The Marvelous Mrs. Maisel is set in late 1950s New York, but in a version of the city that’s cloaked in pastel unreality, where everyone is impeccably clothed and coiffed to match their witty, rat-a-tat dialogue. In the show’s second season, even as its reach expands from Manhattan with trips to Paris and the Catskills, that sensibility remains very much intact, as Midge Maisel and her family dress their best even while adapting to a foreign city or on their summer vacation. Meanwhile, as her stand-up career starts to take off, the aspiring comedian also starts to develop a distinctive onstage style. Vulture spoke with Maisel’s costume designer Donna Zakowska to find out how five of the season’s key costumes explain each major character and their story lines.
Midge’s Parisian transformation
Zakowska saw the show at “a real transitional season,” with Midge balancing her old, childlike life with the changes that come with a career in comedy. For her trip to Paris at the beginning of the season, Midge initially veers toward the innocent, dressing, as Zakowska imagines she “might have thought, looking at magazines, what a 1950s stewardess looked like traveling, because she’s never been on a plane.”
Then, once she adjusts to the City of Lights, Midge switches into a lighter dress and a hat that more closely resembles a beret. She wears it when she accidentally ends up performing in a French club, and when she later sadly walks across the Seine alone. “The second look is my idea of a sort of French romanticism,” Zakowska said. “That somehow, no one can avoid Paris. I wanted that last outfit to have a light color tone, like a Marie Antoinette palette, and to establish a very romantic feeling as we see her walking away in that beautiful sage silver color.”
Abe and Rose’s Parisian transformations
While Midge takes a whimsical approach to Paris in her clothing, her parents Abe (Tony Shalhoub) and Rose (Marin Hinkle) are won over by the city in other ways. Rose, who returns to France to reclaim the way she felt studying there when she was young, is dressed in “deep purples and deep reds that have such a Parisian feeling,” Zakowska said. “It really was, for Rose, about refinding herself in her Paris identity.”
Abe is more resistant, but starts to adapt once he explores the intellectual side of the city, and finds friends who discuss philosophy at a café. “Putting him in a leather jacket and a beret and taking him out of that New York–professor thing, that was a lot of fun,” Zakowska said. “He just looks so good in it, too.” It’s also sly foreshadowing for what’s to come: Later in the season, Abe starts to question more about his life and career. Zakowska said she was just “beginning to dig at” Abe’s identity crisis through his Parisian clothing, and she imagines she’ll get to go deeper in season three. (Congrats, Tony Shalhoub fans!)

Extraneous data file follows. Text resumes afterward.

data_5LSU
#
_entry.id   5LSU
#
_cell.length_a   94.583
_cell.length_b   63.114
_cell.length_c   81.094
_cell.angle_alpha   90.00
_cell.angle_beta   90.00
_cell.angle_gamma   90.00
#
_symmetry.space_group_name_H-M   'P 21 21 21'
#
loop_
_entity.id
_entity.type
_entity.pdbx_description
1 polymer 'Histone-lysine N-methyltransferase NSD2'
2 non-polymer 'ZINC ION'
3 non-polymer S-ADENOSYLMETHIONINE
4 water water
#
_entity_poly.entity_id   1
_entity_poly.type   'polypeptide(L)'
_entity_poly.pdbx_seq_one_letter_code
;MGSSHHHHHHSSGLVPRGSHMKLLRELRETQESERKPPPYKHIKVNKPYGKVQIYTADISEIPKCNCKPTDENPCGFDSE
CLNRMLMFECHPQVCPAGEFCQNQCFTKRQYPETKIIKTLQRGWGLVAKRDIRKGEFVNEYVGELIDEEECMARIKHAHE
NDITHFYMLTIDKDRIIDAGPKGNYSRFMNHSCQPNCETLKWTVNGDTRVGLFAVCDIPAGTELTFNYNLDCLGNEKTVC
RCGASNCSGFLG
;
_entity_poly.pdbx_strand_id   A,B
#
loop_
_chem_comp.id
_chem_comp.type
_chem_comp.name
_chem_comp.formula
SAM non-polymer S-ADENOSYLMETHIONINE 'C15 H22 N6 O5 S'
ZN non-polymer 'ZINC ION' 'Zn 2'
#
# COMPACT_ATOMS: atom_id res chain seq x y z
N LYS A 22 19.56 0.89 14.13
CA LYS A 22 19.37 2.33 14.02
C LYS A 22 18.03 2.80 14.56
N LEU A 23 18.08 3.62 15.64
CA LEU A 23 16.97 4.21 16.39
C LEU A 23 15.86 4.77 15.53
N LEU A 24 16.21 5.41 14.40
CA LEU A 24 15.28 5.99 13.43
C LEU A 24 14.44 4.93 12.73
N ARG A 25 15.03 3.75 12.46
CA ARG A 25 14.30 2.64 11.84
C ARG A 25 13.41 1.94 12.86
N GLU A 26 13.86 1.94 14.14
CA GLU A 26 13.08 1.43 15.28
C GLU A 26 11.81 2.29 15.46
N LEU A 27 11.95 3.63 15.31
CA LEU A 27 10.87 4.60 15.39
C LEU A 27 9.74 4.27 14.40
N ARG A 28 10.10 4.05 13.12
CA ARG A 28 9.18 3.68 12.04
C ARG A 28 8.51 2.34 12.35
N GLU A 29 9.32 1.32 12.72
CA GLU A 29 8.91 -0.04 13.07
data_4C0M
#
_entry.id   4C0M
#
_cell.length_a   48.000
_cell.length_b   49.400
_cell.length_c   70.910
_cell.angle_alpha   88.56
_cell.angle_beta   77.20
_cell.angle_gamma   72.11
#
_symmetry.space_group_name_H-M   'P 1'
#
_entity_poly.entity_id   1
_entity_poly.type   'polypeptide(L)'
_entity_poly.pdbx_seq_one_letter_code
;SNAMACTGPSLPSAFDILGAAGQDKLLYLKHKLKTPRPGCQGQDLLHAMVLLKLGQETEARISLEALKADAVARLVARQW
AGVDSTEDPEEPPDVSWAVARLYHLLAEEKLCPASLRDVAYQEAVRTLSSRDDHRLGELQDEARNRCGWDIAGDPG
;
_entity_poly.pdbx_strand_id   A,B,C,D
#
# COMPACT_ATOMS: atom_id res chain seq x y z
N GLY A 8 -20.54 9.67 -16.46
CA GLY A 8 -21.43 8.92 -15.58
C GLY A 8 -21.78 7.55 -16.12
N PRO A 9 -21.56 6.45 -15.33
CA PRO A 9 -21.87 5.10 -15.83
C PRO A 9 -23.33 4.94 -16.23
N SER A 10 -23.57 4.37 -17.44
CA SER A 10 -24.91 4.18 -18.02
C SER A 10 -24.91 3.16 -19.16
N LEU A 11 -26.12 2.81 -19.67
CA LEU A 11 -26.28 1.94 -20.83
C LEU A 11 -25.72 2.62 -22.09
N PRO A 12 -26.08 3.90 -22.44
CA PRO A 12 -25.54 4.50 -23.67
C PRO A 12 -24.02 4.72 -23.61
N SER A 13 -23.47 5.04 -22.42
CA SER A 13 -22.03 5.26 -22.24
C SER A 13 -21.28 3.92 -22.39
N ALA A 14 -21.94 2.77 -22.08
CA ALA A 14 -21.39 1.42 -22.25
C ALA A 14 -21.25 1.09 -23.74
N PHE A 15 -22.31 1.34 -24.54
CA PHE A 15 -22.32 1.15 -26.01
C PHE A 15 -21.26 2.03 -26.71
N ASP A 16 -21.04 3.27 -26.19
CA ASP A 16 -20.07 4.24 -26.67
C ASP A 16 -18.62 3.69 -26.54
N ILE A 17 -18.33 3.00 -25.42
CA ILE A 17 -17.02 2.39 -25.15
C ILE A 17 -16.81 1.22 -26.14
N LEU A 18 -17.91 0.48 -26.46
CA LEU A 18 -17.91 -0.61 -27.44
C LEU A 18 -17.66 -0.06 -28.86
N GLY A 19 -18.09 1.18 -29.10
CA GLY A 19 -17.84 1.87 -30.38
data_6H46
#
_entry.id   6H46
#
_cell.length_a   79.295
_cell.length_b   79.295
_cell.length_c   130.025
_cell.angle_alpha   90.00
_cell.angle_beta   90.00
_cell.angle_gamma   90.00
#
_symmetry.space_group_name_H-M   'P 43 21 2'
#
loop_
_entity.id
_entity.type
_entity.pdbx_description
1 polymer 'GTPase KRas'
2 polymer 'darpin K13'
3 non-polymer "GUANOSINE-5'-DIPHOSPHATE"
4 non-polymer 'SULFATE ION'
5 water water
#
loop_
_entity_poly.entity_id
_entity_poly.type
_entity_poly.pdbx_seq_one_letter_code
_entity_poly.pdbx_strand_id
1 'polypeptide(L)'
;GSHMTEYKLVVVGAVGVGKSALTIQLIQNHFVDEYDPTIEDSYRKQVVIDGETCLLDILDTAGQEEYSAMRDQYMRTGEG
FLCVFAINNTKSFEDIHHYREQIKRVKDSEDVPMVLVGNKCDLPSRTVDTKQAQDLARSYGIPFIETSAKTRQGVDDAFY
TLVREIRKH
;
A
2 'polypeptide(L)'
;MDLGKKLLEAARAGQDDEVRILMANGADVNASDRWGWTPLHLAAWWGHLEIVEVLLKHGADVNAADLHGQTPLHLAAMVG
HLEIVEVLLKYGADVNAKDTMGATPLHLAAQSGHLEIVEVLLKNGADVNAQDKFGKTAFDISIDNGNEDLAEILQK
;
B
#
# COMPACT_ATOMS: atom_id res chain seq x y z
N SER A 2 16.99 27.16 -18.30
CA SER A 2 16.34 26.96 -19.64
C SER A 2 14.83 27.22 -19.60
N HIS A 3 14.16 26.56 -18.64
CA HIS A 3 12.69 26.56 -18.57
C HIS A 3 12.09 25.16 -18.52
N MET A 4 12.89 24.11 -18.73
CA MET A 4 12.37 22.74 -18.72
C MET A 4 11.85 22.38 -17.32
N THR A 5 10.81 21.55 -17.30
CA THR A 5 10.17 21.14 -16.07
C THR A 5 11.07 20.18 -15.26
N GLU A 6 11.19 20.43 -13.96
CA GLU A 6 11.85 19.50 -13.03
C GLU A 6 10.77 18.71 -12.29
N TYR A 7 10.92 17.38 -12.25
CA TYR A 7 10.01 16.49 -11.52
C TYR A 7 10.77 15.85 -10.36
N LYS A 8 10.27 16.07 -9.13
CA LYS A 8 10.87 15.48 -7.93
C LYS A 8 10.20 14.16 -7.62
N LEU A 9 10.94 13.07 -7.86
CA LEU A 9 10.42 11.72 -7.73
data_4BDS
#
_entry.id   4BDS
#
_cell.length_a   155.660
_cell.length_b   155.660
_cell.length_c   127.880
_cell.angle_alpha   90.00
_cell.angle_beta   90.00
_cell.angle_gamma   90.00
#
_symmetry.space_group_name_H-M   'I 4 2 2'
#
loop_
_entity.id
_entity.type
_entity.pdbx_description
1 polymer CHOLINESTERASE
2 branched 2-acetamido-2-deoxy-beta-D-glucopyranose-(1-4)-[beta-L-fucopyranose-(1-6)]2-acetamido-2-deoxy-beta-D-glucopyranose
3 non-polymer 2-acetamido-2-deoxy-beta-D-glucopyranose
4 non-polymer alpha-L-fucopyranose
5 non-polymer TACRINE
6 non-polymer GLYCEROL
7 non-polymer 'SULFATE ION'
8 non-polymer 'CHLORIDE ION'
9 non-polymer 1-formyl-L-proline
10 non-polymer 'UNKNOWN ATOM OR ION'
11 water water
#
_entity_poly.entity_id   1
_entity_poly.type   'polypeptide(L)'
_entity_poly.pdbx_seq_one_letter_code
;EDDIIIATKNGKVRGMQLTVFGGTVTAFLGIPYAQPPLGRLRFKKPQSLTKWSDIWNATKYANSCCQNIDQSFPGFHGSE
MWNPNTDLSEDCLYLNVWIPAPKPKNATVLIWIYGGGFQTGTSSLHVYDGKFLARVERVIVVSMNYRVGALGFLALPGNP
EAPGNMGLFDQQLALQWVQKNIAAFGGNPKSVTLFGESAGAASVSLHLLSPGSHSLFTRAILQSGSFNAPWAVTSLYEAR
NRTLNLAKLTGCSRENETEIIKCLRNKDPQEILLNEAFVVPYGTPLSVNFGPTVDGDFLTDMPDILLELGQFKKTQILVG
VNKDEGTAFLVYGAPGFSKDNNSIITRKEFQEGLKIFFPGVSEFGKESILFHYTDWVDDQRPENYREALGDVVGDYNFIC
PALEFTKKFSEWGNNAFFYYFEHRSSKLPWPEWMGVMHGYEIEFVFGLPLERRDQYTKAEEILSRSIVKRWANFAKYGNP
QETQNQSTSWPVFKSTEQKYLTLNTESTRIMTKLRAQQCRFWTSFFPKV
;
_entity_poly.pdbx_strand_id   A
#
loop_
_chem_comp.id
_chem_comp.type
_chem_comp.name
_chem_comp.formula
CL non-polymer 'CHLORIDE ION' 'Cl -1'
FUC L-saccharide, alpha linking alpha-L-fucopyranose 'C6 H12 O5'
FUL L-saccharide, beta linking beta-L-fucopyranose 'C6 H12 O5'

The “childlike” Catskills outfits
After leaving Paris, the Weissmans retreat back into their old ways with a summer trip to the fictional Steiner resort in the Catskills. There, their costumes also regress into childishness: One of Zakowska’s favorites is the split dress Midge wears while boating with Zachary Levi’s Benjamin. “That was actually something that wasn’t popular, but Claire McCardell and a lot of American designers made these dresses that opened and had shorts underneath,” she said. “It was the beginning of sports attitude toward women’s clothing.” Zakowska then paired the fashion-forward dress with a hat on which she hand-painted butterflies. “It’s a little bit like a lampshade,” she joked. “The costume really mixes the period and is true to the period, but also captures the humor of it and absurdity. When [Benjamin] is sitting across from the boat looking at her he’s like, Oh my God.”
The swimsuit competition
Though the Catskills were a popular destination spot for New York’s upper-class Jewish community throughout the 1950s and ’60s, Zakowska had to work hard to find primary sources. “There are some small films that exist, and from those films I was able to figure out if the women were very into their clothing there,” she said. “This was an opportunity for them to go out at night. They used to have these mini–fashion shows, lessons in putting makeup on.”
Given that history, it’s no surprise that Maisel’s second season includes dances, dates, and even a swimsuit competition, which shows how the women dressed in ways that were “rather modest” though they “still had a glamour.” But Midge isn’t allowed to compete in the pageant because she’s broken up with her husband, so she rebels by wearing a two-piece, which Zakowska characterized as “against the modest glamour of the Catskills,” though in keeping with a “Mamie Van Doren/Bettie Page look.”
The evolution of Mrs. Maisel’s black dress
In her burgeoning comedy career, Midge pokes fun at her persona as an Upper West Side housewife who performs in grimy downtown spaces. She’s also developed a signature look for her shows — a black dress — which emphasizes that persona, and also develops over the course of season two. “We tried different shapes because I wanted her to have a great deal of interest,” Zakowska said of Midge’s various black dresses, which experiment with a variety of silhouettes, including a bubblelike shape late in the season that moves even further away from the designs she’s worn before. “You see a little bit of moving away from the late ’50s [and] evolving into the ’60s, just beginning to evolve into the ’60s,” she said.